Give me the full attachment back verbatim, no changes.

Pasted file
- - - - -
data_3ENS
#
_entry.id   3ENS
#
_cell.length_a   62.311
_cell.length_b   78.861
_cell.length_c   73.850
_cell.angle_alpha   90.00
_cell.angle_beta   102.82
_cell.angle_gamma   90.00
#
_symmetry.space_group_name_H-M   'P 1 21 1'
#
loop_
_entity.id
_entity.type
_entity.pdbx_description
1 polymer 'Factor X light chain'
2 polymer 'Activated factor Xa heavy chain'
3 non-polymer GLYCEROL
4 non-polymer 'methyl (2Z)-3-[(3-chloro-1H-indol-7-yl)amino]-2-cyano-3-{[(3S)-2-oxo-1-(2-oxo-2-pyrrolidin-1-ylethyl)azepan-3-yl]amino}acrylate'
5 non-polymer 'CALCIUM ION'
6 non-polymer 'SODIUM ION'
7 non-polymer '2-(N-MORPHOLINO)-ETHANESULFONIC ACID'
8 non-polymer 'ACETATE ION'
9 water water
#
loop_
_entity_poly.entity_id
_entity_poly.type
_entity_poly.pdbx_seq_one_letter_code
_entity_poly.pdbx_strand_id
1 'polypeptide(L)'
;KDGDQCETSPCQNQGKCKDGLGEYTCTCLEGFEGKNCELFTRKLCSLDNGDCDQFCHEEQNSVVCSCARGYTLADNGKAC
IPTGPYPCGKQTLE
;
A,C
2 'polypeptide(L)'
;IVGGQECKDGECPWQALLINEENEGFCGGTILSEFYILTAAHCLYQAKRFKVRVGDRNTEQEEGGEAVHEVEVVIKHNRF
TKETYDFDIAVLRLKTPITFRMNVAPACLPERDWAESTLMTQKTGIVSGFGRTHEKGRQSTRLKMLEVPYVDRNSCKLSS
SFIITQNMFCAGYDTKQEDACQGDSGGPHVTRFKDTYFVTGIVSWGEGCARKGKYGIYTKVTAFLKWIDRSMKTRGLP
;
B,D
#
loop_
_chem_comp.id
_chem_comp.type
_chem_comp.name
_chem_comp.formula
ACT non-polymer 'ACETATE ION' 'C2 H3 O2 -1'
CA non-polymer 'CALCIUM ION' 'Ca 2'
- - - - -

data_3ENS
#
_entry.id   3ENS
#
_cell.length_a   62.311
_cell.length_b   78.861
_cell.length_c   73.850
_cell.angle_alpha   90.00
_cell.angle_beta   102.82
_cell.angle_gamma   90.00
#
_symmetry.space_group_name_H-M   'P 1 21 1'
#
loop_
_entity.id
_entity.type
_entity.pdbx_description
1 polymer 'Factor X light chain'
2 polymer 'Activated factor Xa heavy chain'
3 non-polymer GLYCEROL
4 non-polymer 'methyl (2Z)-3-[(3-chloro-1H-indol-7-yl)amino]-2-cyano-3-{[(3S)-2-oxo-1-(2-oxo-2-pyrrolidin-1-ylethyl)azepan-3-yl]amino}acrylate'
5 non-polymer 'CALCIUM ION'
6 non-polymer 'SODIUM ION'
7 non-polymer '2-(N-MORPHOLINO)-ETHANESULFONIC ACID'
8 non-polymer 'ACETATE ION'
9 water water
#
loop_
_entity_poly.entity_id
_entity_poly.type
_entity_poly.pdbx_seq_one_letter_code
_entity_poly.pdbx_strand_id
1 'polypeptide(L)'
;KDGDQCETSPCQNQGKCKDGLGEYTCTCLEGFEGKNCELFTRKLCSLDNGDCDQFCHEEQNSVVCSCARGYTLADNGKAC
IPTGPYPCGKQTLE
;
A,C
2 'polypeptide(L)'
;IVGGQECKDGECPWQALLINEENEGFCGGTILSEFYILTAAHCLYQAKRFKVRVGDRNTEQEEGGEAVHEVEVVIKHNRF
TKETYDFDIAVLRLKTPITFRMNVAPACLPERDWAESTLMTQKTGIVSGFGRTHEKGRQSTRLKMLEVPYVDRNSCKLSS
SFIITQNMFCAGYDTKQEDACQGDSGGPHVTRFKDTYFVTGIVSWGEGCARKGKYGIYTKVTAFLKWIDRSMKTRGLP
;
B,D
#
loop_
_chem_comp.id
_chem_comp.type
_chem_comp.name
_chem_comp.formula
ACT non-polymer 'ACETATE ION' 'C2 H3 O2 -1'
CA non-polymer 'CALCIUM ION' 'Ca 2'